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2019 Mini hatch and convertible pricing and features

By Daniel Gardner, 09 May 2018 Car News

2019 Mini hatch and convertible pricing and features

The Mini 3-door, 5-door and Convertible sport a fresh look, cutting-edge infotainment and new transmissions, but still lack auto braking as standard.

Mini has taken the sheers to the Australian range of three-door hatchback, 5-door and Convertible offerings, and when the updated version arrives on July 1 this year, only the more premium versions will be rolling into local showrooms.

While the Hatch and 5-door currently kick-off with more affordable Ray variants, the facelifted version will start with the more feature rich Cooper. The Convertible range-opener remains the Cooper as before, albeit with a steeper price than before.

Read next: 2017 Mini Countryman Cooper SD All4 long-term review, part four

In fact, the changes shift the cost of entry in all cases. The cheapest hatch will be available from $29,900, up $3978 over the outgoing Ray, the 2018 5-door will cost $4128 more than the current Ray at $31,150 and the Convertible Cooper will start at $40,900, which is $2000 more than the Cooper in showrooms now.

Mini points out that the price increases are for a more kit-laden and refreshed model and the bigger ticket number represents up to $3600 of extra value that arrives with the 2018 LCI (Life Cycle Impulse – BMW’s term for a mid-life facelift).

That extra equipment and value comes in the form of an updated look, including cool Union Jack taillight lenses (in case you didn’t realise the Mini’s heritage is proudly British) optional for the Cooper but standard on everything else, headlights are also re-sculpted and five new exterior colours join the palette.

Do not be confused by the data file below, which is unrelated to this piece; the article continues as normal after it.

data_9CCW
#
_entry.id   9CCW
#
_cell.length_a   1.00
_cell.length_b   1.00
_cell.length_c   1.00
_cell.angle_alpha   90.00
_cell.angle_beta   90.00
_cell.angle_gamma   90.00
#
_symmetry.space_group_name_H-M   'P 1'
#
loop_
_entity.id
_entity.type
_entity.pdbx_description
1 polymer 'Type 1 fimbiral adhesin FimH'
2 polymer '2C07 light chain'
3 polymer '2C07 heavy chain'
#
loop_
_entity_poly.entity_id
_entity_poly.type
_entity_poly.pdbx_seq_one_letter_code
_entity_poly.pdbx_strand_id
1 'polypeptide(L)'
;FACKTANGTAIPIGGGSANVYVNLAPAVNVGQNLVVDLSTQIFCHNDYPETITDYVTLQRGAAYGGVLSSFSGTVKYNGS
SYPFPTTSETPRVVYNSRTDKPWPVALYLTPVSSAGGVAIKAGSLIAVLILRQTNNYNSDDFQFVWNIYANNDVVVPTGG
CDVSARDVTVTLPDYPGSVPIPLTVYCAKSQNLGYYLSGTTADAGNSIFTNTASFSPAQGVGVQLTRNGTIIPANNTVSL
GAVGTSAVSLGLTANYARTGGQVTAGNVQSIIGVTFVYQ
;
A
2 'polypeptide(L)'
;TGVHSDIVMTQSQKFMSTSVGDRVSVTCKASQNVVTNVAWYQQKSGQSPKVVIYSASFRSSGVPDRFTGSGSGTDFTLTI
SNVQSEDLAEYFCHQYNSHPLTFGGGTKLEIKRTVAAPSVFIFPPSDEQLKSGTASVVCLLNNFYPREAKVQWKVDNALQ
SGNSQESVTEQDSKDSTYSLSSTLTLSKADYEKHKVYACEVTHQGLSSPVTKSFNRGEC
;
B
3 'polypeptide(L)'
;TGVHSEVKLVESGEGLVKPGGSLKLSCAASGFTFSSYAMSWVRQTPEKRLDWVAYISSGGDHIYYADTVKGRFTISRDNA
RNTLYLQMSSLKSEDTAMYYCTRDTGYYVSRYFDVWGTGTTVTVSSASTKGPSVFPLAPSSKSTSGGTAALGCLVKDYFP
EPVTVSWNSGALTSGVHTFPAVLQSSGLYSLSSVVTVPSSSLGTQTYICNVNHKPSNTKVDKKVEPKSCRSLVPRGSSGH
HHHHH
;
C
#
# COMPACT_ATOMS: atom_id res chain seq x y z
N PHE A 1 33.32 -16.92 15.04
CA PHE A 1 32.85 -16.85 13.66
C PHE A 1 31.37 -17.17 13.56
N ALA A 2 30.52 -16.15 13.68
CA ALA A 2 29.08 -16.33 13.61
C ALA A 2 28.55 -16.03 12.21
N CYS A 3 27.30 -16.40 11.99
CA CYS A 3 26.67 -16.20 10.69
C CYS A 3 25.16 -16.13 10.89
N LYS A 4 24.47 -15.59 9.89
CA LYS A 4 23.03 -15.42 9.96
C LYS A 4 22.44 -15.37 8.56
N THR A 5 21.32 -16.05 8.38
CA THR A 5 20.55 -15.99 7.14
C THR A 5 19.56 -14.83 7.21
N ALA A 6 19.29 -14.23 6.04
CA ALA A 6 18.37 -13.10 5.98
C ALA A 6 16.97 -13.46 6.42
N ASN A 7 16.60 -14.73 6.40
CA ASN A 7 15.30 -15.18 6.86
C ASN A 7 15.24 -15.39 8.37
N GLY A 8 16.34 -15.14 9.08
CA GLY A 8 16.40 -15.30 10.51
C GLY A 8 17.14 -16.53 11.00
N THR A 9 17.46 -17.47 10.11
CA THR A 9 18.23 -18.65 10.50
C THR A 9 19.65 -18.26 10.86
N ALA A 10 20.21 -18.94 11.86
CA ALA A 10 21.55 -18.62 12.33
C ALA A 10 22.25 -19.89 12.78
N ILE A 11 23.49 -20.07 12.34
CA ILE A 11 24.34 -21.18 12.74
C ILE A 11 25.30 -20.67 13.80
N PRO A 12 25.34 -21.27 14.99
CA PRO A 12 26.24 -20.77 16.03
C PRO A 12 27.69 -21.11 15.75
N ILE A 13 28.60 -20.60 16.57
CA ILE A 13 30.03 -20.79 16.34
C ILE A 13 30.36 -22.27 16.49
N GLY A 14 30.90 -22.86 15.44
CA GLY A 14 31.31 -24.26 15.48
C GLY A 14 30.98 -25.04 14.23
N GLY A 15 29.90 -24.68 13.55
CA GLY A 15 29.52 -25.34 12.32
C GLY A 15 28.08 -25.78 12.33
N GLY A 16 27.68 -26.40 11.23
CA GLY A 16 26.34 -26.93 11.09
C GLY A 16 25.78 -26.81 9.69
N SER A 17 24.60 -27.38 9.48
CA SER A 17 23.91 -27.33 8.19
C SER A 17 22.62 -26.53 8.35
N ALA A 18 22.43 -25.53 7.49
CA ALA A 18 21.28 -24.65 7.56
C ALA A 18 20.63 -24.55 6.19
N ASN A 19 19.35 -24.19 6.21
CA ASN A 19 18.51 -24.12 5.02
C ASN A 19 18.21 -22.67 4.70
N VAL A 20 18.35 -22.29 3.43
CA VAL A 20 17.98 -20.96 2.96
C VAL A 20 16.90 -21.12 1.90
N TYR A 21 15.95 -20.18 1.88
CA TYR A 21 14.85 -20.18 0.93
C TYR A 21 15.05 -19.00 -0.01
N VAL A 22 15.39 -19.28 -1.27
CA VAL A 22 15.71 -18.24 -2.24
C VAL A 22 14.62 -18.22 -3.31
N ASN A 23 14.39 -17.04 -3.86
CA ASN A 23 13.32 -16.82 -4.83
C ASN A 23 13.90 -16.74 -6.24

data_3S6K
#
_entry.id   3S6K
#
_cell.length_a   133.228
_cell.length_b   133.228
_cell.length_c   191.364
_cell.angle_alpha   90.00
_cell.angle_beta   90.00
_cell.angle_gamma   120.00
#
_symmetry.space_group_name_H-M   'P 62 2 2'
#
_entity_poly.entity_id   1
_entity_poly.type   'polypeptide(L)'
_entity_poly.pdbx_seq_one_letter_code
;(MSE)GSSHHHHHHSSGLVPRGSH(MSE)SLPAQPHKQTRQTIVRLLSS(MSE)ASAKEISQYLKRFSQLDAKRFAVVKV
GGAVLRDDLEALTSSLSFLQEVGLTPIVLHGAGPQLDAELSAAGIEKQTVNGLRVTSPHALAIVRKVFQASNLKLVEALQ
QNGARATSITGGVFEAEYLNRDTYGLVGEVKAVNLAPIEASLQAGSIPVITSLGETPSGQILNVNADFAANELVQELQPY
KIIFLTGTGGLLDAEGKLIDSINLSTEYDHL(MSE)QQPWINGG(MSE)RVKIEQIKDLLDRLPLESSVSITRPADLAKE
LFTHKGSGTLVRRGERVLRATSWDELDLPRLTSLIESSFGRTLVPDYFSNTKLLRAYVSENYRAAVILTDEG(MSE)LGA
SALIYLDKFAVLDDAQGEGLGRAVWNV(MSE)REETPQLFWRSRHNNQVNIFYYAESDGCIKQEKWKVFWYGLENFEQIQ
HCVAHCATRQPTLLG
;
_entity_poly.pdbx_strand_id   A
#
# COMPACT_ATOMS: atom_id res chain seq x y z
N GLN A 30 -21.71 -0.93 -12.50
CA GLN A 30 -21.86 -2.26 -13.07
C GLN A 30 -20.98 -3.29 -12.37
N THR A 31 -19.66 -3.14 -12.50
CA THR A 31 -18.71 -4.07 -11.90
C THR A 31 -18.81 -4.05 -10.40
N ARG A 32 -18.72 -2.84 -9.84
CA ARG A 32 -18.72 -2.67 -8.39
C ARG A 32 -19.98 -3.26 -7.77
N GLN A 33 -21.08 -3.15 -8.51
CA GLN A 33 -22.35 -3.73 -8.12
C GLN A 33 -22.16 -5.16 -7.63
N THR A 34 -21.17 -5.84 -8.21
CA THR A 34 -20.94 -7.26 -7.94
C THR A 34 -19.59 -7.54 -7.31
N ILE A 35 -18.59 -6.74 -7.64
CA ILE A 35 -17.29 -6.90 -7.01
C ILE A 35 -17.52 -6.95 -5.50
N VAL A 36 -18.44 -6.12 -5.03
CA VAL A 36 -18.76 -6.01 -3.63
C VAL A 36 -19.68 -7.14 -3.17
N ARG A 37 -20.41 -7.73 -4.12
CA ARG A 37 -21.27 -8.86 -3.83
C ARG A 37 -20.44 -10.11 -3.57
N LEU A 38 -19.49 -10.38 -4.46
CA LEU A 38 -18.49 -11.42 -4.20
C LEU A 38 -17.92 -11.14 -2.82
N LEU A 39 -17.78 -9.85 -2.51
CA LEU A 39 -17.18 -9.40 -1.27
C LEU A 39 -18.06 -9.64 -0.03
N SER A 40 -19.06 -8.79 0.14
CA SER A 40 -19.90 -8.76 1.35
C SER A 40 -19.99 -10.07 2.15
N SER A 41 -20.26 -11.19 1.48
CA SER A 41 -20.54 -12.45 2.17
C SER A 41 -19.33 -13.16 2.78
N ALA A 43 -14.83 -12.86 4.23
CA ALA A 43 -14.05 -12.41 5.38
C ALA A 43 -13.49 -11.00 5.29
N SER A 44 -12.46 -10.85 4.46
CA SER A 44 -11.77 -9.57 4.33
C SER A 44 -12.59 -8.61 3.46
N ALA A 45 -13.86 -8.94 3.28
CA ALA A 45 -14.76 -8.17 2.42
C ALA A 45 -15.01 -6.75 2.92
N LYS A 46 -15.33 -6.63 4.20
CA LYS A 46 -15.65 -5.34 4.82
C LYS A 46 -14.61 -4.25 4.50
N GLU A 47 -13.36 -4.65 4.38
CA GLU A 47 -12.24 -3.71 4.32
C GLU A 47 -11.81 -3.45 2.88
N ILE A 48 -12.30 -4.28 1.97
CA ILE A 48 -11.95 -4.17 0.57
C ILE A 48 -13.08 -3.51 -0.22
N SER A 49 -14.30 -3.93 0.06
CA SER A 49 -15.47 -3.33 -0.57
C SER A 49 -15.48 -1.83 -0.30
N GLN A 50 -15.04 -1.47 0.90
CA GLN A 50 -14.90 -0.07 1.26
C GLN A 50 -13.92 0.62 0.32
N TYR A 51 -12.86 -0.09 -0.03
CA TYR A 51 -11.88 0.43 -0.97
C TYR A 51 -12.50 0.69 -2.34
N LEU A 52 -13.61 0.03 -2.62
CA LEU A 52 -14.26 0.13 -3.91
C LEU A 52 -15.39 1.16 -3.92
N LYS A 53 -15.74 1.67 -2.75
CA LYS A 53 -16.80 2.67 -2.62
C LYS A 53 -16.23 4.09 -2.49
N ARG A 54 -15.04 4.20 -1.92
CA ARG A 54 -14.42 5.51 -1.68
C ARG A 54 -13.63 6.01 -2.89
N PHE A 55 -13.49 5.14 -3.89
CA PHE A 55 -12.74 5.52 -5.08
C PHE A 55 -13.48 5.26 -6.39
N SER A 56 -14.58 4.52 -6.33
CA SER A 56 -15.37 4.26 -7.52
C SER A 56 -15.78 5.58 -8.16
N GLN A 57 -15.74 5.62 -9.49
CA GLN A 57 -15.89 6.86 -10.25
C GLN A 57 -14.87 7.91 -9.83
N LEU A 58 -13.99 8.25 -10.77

Read next: 2018 Mini Clubman pricing revealed

On the inside, the upgrades continue with a new touchscreen information and entertainment system standard across all variants and models. The new technology will be complemented by Mini’s Connected 4G suite of online services, which arrives Down Under for the first time.

The notable exclusion is automatic emergency braking, that’s increasingly standard kit on more affordable small cars, but is still only available across the Mini range as part of a pricey option pack.

A number of new interior trim and pattern options are also expected with the arrival, although exact details for Australian customers are yet to be confirmed, but the company has revealed that the Mini Yours program will offer local buyers the opportunity to customise their 2018 Mini with a range of 3D-printed accessories.

From launch these will include ‘side scuttles and an individualised cockpit fascia’ but more options are expected to be added to the new service.

While the more affordable entry variants will be absent from the range when it arrives mid-winter, Mini has typically added cheaper options later into the model lifecycle and it’s likely the updated version will follow suit.

No mention is made of the rest of the iconic range but watch this space for details regarding the Countryman and Clubman models, as well as more Australian details for the drop-top and tin-tops as they are made available closer to arrival.

2018 Mini pricing

  • Mini Cooper, 3-door hatch - $29,900
  • Mini Cooper, 5-door hatch - $31,150
  • Mini Cooper Convertible - $40,900
  • Mini Cooper S, 3-door hatch - $39,900
  • Mini Cooper S, 5-door hatch - $41,150
  • Mini Cooper S Convertible - $47,900
  • Mini JCW, 3-door hatch - $49,900
  • Mini JCW Convertible - $57,900